According to the CDC, there are hundreds of millions of driving under the influence episodes. When that is considered, only a very tiny percentage of drunk drivers ever cause a traffic-related death. And that is the kind of thinking that convinces someone who shouldn’t be driving to do so anyway: “I’m okay to drive; I only had three glasses of wine.” “I’ve left this bar many times and I can drive home just fine.” “What’s the chance I’ll get caught; I can drive without weaving.” Think about the 11,000 mothers, fathers, daughters, sons, brothers, and sisters who leave behind a grieving family every year; are they just a very small statistic?

Penal Code Section 191.5 defines Gross Vehicular Manslaughter as:

(a) The unlawful killing of a human being without malice aforethought, in the driving of a vehicle, where the driving was in violation of Section 23140, 23152, or 23153 of the Vehicle Code, and the killing was either the proximate result of the commission of an unlawful act, not amounting to a felony, and with gross negligence, or the proximate result of the commission of a lawful act that might produce death, in an unlawful manner, and with gross negligence. A conviction of 191.5(a) is punishable by imprisonment in the state prison for 4, 6, or 10 years.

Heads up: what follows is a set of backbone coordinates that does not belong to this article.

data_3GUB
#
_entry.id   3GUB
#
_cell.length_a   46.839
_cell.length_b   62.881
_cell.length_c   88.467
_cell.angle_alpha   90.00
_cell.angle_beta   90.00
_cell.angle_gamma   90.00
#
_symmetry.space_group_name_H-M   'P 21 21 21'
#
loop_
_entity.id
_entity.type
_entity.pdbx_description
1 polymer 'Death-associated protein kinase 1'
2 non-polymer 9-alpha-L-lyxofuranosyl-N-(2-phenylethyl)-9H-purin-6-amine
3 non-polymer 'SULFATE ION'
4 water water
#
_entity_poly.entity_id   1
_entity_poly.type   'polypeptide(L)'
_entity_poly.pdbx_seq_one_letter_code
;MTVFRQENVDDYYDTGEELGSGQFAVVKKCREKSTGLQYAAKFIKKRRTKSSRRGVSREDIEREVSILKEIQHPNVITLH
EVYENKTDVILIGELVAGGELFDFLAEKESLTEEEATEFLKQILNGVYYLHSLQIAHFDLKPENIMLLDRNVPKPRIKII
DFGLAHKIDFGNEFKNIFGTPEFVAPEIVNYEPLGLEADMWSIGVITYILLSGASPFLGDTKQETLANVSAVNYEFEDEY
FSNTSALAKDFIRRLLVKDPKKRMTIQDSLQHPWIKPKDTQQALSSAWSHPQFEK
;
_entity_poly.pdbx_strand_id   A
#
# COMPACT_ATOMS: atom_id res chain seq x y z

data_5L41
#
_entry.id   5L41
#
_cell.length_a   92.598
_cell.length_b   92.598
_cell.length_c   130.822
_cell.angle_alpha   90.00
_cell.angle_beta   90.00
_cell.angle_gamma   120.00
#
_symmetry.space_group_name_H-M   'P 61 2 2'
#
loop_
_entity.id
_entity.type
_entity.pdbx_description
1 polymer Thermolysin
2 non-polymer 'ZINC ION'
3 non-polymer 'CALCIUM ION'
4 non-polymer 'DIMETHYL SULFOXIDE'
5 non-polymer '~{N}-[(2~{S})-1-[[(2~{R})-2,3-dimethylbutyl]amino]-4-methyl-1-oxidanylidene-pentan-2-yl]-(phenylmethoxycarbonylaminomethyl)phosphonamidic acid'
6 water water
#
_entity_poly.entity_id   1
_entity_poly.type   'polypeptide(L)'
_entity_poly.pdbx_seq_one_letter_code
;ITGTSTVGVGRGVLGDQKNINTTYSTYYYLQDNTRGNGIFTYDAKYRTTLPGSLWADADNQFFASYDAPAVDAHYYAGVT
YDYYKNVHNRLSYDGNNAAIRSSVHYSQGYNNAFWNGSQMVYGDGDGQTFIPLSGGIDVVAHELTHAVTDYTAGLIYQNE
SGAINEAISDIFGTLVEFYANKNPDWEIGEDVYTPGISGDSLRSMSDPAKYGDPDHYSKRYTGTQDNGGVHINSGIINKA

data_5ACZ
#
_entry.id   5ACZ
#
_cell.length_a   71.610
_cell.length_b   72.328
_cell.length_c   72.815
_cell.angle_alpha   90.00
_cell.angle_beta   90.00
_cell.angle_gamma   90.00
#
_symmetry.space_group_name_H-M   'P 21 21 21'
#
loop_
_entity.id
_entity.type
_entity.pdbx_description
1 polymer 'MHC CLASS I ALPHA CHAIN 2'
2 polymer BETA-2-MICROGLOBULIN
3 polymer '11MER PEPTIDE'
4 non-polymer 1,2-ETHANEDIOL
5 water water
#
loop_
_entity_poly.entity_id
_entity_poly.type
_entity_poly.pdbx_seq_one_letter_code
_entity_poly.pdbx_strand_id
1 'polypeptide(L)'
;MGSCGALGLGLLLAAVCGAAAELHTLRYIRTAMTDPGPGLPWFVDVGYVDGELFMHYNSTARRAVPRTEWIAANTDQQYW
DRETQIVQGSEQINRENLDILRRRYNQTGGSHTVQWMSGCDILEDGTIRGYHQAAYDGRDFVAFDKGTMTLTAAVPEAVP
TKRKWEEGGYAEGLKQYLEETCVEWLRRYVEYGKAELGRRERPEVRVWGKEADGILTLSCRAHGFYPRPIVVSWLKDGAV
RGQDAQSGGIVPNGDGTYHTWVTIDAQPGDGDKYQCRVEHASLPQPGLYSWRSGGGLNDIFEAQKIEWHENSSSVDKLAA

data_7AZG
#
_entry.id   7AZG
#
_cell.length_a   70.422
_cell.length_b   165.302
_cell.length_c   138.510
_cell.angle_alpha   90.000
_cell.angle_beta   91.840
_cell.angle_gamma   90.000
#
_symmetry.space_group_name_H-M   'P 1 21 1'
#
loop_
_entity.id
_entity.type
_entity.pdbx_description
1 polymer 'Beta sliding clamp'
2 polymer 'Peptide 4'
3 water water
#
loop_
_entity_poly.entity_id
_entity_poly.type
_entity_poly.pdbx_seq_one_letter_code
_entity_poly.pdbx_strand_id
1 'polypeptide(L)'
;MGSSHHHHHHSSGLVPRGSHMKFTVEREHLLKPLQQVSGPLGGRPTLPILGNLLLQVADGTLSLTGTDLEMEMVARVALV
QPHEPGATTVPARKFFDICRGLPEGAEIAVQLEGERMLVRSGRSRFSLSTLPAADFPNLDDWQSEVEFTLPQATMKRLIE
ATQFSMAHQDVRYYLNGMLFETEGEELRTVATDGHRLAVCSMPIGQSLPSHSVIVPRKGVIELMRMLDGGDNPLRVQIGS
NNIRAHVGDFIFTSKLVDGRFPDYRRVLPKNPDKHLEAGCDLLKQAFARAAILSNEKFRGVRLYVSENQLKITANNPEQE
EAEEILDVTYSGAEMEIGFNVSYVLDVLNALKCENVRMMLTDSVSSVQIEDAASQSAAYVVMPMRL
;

(b)  The unlawful killing of a human being without malice aforethought, in the driving of a vehicle, where the driving was in violation of Section 23140, 23152, or 23153 of the Vehicle Code, and the killing was either the proximate result of the commission of an unlawful act, not amounting to a felony, but without gross negligence, or the proximate result of the commission of a lawful act that might produce death, in an unlawful manner, but without gross negligence.  A conviction of 191.5(b) is punishable by imprisonment in a county jail for not more than one year or by imprisonment pursuant to subdivision (h) of Section 1170 for 16 months or two or four years.

You may be charged with vehicular manslaughter while intoxicated if you: (1) Are driving while under the influence of drugs or alcohol; (2) Your actions could result in the death of another; and (3) Someone is killed as a result of your negligence.